/[gxemul]/upstream/0.4.1/README
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Contents of /upstream/0.4.1/README

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Revision 29 - (show annotations)
Mon Oct 8 16:20:32 2007 UTC (12 years, 5 months ago) by dpavlin
File size: 3281 byte(s)
0.4.1
1 Gavare's eXperimental Emulator -- GXemul 0.4.1
2 ==================================================
3
4 Copyright (C) 2003-2006 Anders Gavare.
5
6
7 Overview -- What is GXemul?
8 -----------------------------
9
10 GXemul is an experimental instruction-level machine emulator. Several
11 emulation modes are available. In some modes, processors and surrounding
12 hardware components are emulated well enough to let unmodified operating
13 systems (e.g. NetBSD) run as if they were running on a real machine.
14
15 Processors (ARM, MIPS, PowerPC) are emulated using a kind of dynamic
16 translation system. Performance is somewhere between traditional
17 interpretation and recompilation into native code. However, the dynamic
18 translation system used in GXemul does not (currently) generate native
19 code, and thus does not require platform-specific back-ends. In plain
20 English, this means that the dyntrans system works on any host platform.
21
22 Possible uses of the emulator include:
23
24 o) educational purposes, e.g. to learn how to write code for MIPS
25
26 o) hobby operating system development; the emulator can be used as a
27 complement to testing your code on real hardware
28
29 o) running guest operating systems in a "sandboxed" environment
30
31 o) compiling your source code inside a guest operating system which you
32 otherwise would not have access to (e.g. various exotic ports of
33 NetBSD), to make sure that your source code is portable to those
34 platforms
35
36 o) simulating (ethernet) networks of computers running various
37 operating systems, to study their interaction with each other
38
39 o) debugging code in general
40
41 Use your imagination :-)
42
43
44 GXemul's limitations
45 --------------------
46
47 o) GXemul is not (in general) a cycle-accurate simulator, because it does
48 not simulate things smaller than an instruction. Pipe-line stalls,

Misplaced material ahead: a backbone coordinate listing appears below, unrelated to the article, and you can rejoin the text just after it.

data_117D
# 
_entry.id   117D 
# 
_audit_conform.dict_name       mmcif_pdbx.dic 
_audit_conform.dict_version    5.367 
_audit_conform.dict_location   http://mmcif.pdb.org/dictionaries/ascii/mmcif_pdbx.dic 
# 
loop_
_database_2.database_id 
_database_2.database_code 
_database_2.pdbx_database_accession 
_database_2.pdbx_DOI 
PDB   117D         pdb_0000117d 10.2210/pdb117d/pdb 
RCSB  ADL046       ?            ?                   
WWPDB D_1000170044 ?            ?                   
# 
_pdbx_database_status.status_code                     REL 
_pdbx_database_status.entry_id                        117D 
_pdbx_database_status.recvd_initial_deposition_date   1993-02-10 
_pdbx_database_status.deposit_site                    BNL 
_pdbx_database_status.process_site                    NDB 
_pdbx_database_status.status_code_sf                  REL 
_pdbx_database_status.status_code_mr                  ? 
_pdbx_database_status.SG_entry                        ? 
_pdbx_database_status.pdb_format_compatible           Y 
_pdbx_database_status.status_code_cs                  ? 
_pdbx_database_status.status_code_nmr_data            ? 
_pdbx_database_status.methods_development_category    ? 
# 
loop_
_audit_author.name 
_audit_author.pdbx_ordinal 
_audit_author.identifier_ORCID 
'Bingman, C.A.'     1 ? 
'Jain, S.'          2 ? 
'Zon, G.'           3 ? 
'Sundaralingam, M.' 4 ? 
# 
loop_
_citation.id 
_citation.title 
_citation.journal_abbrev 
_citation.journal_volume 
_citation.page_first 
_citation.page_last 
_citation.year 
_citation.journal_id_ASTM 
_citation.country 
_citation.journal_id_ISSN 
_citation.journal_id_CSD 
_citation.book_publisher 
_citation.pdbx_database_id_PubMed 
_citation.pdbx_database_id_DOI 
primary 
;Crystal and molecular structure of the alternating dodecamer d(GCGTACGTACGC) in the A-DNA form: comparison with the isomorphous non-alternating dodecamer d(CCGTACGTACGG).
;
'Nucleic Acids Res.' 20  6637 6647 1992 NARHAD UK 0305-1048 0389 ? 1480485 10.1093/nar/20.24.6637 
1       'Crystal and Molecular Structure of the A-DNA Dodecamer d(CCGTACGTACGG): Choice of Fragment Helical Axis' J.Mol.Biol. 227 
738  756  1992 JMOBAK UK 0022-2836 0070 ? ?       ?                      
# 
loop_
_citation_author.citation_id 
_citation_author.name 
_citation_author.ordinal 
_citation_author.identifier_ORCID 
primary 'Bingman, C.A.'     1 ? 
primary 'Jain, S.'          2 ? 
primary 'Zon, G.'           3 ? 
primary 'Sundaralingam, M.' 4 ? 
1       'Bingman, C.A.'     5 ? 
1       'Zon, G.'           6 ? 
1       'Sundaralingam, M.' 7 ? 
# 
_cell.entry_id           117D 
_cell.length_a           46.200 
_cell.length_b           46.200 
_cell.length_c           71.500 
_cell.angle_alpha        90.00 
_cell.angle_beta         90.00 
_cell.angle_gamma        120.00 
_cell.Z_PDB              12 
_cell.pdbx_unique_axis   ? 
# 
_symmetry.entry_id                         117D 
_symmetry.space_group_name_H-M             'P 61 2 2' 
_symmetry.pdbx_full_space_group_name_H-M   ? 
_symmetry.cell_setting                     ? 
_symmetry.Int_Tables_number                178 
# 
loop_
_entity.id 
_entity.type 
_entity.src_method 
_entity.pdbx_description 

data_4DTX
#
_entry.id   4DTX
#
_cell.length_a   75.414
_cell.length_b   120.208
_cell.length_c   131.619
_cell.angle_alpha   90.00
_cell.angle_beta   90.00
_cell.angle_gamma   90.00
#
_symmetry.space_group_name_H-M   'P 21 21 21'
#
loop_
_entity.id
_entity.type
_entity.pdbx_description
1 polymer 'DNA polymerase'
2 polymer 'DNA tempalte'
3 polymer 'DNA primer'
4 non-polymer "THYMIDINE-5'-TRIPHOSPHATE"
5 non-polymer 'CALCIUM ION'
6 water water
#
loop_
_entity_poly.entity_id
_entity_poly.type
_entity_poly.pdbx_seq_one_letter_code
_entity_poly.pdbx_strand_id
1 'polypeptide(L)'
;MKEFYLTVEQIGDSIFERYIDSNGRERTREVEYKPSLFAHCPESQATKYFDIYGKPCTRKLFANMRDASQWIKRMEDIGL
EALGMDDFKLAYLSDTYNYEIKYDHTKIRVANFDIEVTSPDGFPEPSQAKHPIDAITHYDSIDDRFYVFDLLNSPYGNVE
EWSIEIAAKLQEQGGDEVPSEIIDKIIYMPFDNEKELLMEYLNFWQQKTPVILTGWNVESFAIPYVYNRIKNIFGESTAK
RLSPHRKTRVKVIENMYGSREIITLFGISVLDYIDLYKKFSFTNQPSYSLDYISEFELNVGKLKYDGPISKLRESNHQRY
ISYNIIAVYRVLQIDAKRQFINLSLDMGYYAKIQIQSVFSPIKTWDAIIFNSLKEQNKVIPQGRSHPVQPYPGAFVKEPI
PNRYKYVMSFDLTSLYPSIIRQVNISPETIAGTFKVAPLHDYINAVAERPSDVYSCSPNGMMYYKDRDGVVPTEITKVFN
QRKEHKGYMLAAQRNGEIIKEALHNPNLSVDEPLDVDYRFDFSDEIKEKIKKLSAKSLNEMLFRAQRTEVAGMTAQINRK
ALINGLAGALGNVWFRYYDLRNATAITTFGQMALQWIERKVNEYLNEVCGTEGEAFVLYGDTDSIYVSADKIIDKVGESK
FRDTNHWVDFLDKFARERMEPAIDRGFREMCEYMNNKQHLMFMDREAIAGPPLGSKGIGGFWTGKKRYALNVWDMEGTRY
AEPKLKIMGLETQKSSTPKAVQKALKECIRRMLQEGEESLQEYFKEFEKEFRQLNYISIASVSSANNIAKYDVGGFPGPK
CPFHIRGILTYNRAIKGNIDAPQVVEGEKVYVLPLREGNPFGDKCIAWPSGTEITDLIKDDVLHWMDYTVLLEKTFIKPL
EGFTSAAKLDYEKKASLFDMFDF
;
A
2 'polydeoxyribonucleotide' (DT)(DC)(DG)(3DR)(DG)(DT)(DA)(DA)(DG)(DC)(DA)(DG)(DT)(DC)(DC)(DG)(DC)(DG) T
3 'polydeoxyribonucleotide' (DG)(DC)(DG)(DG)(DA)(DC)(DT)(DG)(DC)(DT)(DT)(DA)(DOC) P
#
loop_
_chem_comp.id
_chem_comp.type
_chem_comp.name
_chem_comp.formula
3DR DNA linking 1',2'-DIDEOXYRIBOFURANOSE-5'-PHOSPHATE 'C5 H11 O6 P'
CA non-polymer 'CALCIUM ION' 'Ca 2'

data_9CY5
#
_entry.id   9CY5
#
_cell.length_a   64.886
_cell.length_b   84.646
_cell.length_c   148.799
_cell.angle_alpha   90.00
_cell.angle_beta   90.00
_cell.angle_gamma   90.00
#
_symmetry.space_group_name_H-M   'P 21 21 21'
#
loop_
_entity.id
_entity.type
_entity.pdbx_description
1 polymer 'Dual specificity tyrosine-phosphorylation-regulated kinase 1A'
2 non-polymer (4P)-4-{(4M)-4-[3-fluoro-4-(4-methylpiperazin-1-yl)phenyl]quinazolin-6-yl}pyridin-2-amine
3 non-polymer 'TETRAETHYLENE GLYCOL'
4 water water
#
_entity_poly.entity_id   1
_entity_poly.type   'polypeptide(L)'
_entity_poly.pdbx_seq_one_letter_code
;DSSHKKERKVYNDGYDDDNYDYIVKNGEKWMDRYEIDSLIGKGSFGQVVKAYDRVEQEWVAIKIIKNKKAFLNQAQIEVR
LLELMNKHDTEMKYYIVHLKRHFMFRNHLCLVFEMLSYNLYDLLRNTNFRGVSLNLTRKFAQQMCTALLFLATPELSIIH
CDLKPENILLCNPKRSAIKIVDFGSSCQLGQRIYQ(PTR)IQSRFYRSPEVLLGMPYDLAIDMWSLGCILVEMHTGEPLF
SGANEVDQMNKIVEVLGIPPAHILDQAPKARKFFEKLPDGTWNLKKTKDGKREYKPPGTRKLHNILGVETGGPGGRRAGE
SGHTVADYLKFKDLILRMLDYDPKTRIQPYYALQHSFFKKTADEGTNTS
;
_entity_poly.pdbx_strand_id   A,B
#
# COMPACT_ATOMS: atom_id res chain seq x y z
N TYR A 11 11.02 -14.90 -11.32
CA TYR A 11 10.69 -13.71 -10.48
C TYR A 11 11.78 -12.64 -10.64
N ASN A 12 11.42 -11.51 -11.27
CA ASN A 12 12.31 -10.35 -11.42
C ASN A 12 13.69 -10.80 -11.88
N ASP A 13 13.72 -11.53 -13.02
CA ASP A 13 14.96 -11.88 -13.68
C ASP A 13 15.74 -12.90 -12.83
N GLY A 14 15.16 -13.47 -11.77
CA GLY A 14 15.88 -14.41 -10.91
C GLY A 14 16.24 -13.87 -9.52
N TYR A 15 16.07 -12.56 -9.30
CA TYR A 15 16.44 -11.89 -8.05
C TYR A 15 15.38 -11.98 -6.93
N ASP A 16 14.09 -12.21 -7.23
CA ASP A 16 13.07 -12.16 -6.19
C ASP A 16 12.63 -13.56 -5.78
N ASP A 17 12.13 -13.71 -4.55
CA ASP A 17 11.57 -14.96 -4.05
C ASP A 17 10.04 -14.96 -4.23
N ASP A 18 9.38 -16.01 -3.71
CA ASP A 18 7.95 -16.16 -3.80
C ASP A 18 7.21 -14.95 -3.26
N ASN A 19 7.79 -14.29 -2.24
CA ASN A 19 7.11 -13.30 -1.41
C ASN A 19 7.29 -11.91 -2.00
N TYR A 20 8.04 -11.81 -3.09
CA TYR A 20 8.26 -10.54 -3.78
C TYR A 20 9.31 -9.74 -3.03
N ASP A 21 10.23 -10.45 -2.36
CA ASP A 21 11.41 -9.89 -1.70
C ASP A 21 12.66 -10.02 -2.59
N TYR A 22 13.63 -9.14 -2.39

49 instruction latency effects etc. are more or less completely ignored.
50
51 o) Hardware devices have been implemented in an ad-hoc and as-needed
52 manner, usually only enough to fool certain guest operating systems
53 (e.g. NetBSD) that the hardware devices exist and function well
54 enough for those guest operating systems to use them.
55
56 A consequence of this is that a machine mode may be implemented well
57 enough to run NetBSD for that machine mode, but other guest operating
58 systems may not run at all, or behave strangely.
59
60
61 Quick start
62 -----------
63
64 To compile, type './configure' and then 'make'. This should work on most
65 Unix-like systems. If it does not, then please mail me a bug report.
66
67 You might want to experiment with various CC and CFLAGS environment
68 variable settings, to get optimum performance.
69
70 If you are impatient, and want to try out running a guest operating system
71 inside GXemul, read this: doc/guestoses.html#netbsdcatsinstall
72
73 If you want to use GXemul for experimenting with code of your own,
74 then I suggest you compile a Hello World program according to the tips
75 listed here: doc/experiments.html#hello
76
77 Please read the rest of the documentation in the doc/ sub-directory for
78 more detailed information on how to use the emulator.
79
80
81 Feedback
82 --------
83
84 If you have found GXemul useful in some way, or feel like sending me
85 comments or feedback in general, then mail me at anders(at)gavare.se.
86

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